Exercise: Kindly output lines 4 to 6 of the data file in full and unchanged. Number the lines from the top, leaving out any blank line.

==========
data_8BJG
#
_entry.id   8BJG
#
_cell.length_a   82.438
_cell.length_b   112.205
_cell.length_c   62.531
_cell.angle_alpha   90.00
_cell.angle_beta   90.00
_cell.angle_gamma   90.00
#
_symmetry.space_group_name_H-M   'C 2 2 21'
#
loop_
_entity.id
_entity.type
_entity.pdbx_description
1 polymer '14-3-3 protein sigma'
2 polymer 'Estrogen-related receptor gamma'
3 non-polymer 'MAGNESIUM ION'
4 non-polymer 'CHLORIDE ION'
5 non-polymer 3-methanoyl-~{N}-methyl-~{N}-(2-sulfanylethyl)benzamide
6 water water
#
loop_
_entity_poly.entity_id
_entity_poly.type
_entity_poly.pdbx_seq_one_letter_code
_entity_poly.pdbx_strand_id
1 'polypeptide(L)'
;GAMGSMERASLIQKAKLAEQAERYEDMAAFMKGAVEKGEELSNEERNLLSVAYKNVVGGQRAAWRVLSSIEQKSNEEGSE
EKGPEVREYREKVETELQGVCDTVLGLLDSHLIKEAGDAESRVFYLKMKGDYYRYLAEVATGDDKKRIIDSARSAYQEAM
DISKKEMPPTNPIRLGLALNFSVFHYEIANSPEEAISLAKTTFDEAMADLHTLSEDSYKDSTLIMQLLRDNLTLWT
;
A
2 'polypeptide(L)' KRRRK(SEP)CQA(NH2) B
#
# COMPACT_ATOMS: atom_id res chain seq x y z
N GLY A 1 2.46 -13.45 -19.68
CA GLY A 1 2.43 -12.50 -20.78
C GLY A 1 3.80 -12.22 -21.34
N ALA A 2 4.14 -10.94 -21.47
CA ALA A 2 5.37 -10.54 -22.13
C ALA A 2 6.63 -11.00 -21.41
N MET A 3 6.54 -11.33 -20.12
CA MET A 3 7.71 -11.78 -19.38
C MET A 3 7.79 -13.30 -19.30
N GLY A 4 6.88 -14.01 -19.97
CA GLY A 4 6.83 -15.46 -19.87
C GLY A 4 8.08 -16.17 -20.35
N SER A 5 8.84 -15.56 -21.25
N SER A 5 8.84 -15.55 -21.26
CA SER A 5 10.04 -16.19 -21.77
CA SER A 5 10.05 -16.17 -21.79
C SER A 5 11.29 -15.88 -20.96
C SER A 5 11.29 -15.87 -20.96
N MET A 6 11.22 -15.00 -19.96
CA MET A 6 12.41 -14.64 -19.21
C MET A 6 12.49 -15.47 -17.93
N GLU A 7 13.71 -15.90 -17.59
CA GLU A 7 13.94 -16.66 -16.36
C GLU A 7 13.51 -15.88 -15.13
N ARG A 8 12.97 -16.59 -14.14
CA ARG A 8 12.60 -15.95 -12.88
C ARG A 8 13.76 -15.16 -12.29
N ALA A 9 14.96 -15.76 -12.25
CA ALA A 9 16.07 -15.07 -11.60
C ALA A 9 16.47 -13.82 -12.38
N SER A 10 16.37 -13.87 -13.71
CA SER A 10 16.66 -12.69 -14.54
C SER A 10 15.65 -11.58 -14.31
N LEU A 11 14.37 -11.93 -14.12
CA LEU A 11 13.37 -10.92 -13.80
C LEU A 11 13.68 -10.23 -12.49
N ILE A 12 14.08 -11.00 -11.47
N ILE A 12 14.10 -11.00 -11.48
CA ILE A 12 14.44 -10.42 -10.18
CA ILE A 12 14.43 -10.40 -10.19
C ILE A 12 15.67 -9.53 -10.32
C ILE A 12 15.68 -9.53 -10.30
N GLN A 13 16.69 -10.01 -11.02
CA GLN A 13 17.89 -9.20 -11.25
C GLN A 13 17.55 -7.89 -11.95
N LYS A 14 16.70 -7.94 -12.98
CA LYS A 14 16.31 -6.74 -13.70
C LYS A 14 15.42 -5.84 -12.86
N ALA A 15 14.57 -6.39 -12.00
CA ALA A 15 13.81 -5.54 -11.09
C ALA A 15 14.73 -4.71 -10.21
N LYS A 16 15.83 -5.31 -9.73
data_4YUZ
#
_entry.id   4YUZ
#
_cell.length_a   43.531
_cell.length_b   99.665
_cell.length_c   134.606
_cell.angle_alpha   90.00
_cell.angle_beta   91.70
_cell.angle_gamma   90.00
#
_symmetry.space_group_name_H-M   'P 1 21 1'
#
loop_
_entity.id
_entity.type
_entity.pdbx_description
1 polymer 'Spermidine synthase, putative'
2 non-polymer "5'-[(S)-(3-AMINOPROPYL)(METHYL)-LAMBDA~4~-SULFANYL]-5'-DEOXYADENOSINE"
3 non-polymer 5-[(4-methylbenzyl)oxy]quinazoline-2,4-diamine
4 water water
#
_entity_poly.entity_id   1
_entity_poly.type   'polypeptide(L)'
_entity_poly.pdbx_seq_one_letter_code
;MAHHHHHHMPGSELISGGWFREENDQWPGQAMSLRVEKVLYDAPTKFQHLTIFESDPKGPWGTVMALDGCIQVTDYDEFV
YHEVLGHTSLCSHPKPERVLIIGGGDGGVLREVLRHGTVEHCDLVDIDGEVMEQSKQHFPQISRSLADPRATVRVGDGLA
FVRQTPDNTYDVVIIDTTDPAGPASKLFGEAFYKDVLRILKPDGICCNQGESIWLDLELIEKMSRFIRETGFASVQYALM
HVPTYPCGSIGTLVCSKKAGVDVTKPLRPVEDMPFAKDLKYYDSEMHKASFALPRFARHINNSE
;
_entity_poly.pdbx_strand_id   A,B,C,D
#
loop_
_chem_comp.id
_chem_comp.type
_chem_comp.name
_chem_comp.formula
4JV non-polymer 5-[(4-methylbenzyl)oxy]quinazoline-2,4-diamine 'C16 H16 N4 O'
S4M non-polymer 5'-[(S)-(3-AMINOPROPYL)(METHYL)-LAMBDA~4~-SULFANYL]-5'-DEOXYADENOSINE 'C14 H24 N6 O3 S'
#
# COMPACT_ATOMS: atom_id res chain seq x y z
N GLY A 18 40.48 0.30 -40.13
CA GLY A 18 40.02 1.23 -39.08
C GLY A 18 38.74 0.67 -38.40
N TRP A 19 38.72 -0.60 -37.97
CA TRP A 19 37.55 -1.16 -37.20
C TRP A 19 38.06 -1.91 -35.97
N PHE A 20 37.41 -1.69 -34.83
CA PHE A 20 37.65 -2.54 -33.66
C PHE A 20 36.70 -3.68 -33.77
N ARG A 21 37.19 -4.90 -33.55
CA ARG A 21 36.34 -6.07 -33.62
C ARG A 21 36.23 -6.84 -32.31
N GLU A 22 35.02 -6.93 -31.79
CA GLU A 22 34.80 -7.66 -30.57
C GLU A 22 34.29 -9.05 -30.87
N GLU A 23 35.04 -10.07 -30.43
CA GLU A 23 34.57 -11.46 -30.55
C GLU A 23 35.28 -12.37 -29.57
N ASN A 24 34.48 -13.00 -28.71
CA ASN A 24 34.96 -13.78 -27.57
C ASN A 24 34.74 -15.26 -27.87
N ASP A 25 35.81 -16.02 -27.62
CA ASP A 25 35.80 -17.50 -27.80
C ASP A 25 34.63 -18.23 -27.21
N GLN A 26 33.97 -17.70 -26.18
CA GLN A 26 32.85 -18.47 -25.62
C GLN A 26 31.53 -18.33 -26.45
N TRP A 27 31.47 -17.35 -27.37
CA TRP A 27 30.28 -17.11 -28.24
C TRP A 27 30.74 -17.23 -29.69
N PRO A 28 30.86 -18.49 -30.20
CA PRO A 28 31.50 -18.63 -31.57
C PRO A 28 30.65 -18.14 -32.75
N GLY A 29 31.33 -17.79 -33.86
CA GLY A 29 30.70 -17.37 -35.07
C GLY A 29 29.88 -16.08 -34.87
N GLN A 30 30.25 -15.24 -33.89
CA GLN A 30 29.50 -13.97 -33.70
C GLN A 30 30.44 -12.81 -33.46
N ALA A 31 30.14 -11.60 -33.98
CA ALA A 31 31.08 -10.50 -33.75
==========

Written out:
#
_cell.length_a   82.438
_cell.length_b   112.205